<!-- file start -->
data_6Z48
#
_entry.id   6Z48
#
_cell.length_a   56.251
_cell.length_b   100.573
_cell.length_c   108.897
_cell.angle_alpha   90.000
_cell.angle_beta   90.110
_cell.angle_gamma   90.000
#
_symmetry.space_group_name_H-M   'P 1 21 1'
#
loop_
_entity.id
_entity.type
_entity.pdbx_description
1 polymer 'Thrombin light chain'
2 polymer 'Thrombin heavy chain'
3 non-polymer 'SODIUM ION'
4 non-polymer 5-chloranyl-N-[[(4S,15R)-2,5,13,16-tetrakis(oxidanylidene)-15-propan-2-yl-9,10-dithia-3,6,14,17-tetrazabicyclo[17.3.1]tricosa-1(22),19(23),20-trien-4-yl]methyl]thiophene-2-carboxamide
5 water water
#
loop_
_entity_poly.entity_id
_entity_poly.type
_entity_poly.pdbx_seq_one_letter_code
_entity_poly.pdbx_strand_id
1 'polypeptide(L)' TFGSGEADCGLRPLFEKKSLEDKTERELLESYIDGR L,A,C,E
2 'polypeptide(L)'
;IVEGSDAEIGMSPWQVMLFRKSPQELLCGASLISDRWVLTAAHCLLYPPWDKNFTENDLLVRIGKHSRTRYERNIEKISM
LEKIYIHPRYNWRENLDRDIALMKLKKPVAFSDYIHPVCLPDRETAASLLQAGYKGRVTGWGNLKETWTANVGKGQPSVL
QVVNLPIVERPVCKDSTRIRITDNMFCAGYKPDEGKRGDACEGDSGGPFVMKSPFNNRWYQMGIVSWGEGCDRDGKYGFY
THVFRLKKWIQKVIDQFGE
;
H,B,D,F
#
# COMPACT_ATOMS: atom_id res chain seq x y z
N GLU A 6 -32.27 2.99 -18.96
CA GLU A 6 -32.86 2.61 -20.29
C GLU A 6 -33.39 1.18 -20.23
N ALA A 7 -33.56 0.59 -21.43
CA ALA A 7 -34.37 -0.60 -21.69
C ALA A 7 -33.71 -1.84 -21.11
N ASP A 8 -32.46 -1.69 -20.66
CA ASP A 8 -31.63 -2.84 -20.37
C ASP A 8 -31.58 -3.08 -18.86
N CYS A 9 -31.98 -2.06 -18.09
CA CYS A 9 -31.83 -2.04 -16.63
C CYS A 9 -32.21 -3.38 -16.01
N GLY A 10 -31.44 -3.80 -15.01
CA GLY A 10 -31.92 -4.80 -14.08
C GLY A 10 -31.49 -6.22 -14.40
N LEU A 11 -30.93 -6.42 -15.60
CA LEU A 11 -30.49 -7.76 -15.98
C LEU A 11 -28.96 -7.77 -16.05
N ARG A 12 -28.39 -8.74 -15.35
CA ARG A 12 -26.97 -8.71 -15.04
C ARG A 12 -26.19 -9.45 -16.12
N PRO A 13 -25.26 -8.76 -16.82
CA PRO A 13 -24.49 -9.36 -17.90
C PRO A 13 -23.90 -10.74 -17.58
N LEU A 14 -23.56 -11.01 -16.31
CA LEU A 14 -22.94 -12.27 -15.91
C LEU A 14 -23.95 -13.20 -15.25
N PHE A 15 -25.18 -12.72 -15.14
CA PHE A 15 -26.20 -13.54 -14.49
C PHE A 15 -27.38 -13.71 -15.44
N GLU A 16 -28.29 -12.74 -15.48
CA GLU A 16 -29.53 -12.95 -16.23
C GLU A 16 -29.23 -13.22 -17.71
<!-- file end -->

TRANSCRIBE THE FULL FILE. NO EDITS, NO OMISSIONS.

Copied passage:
data_6Z48
#
_entry.id   6Z48
#
_cell.length_a   56.251
_cell.length_b   100.573
_cell.length_c   108.897
_cell.angle_alpha   90.000
_cell.angle_beta   90.110
_cell.angle_gamma   90.000
#
_symmetry.space_group_name_H-M   'P 1 21 1'
#
loop_
_entity.id
_entity.type
_entity.pdbx_description
1 polymer 'Thrombin light chain'
2 polymer 'Thrombin heavy chain'
3 non-polymer 'SODIUM ION'
4 non-polymer 5-chloranyl-N-[[(4S,15R)-2,5,13,16-tetrakis(oxidanylidene)-15-propan-2-yl-9,10-dithia-3,6,14,17-tetrazabicyclo[17.3.1]tricosa-1(22),19(23),20-trien-4-yl]methyl]thiophene-2-carboxamide
5 water water
#
loop_
_entity_poly.entity_id
_entity_poly.type
_entity_poly.pdbx_seq_one_letter_code
_entity_poly.pdbx_strand_id
1 'polypeptide(L)' TFGSGEADCGLRPLFEKKSLEDKTERELLESYIDGR L,A,C,E
2 'polypeptide(L)'
;IVEGSDAEIGMSPWQVMLFRKSPQELLCGASLISDRWVLTAAHCLLYPPWDKNFTENDLLVRIGKHSRTRYERNIEKISM
LEKIYIHPRYNWRENLDRDIALMKLKKPVAFSDYIHPVCLPDRETAASLLQAGYKGRVTGWGNLKETWTANVGKGQPSVL
QVVNLPIVERPVCKDSTRIRITDNMFCAGYKPDEGKRGDACEGDSGGPFVMKSPFNNRWYQMGIVSWGEGCDRDGKYGFY
THVFRLKKWIQKVIDQFGE
;
H,B,D,F
#
# COMPACT_ATOMS: atom_id res chain seq x y z
N GLU A 6 -32.27 2.99 -18.96
CA GLU A 6 -32.86 2.61 -20.29
C GLU A 6 -33.39 1.18 -20.23
N ALA A 7 -33.56 0.59 -21.43
CA ALA A 7 -34.37 -0.60 -21.69
C ALA A 7 -33.71 -1.84 -21.11
N ASP A 8 -32.46 -1.69 -20.66
CA ASP A 8 -31.63 -2.84 -20.37
C ASP A 8 -31.58 -3.08 -18.86
N CYS A 9 -31.98 -2.06 -18.09
CA CYS A 9 -31.83 -2.04 -16.63
C CYS A 9 -32.21 -3.38 -16.01
N GLY A 10 -31.44 -3.80 -15.01
CA GLY A 10 -31.92 -4.80 -14.08
C GLY A 10 -31.49 -6.22 -14.40
N LEU A 11 -30.93 -6.42 -15.60
CA LEU A 11 -30.49 -7.76 -15.98
C LEU A 11 -28.96 -7.77 -16.05
N ARG A 12 -28.39 -8.74 -15.35
CA ARG A 12 -26.97 -8.71 -15.04
C ARG A 12 -26.19 -9.45 -16.12
N PRO A 13 -25.26 -8.76 -16.82
CA PRO A 13 -24.49 -9.36 -17.90
C PRO A 13 -23.90 -10.74 -17.58
N LEU A 14 -23.56 -11.01 -16.31
CA LEU A 14 -22.94 -12.27 -15.91
C LEU A 14 -23.95 -13.20 -15.25
N PHE A 15 -25.18 -12.72 -15.14
CA PHE A 15 -26.20 -13.54 -14.49
C PHE A 15 -27.38 -13.71 -15.44
N GLU A 16 -28.29 -12.74 -15.48
CA GLU A 16 -29.53 -12.95 -16.23
C GLU A 16 -29.23 -13.22 -17.71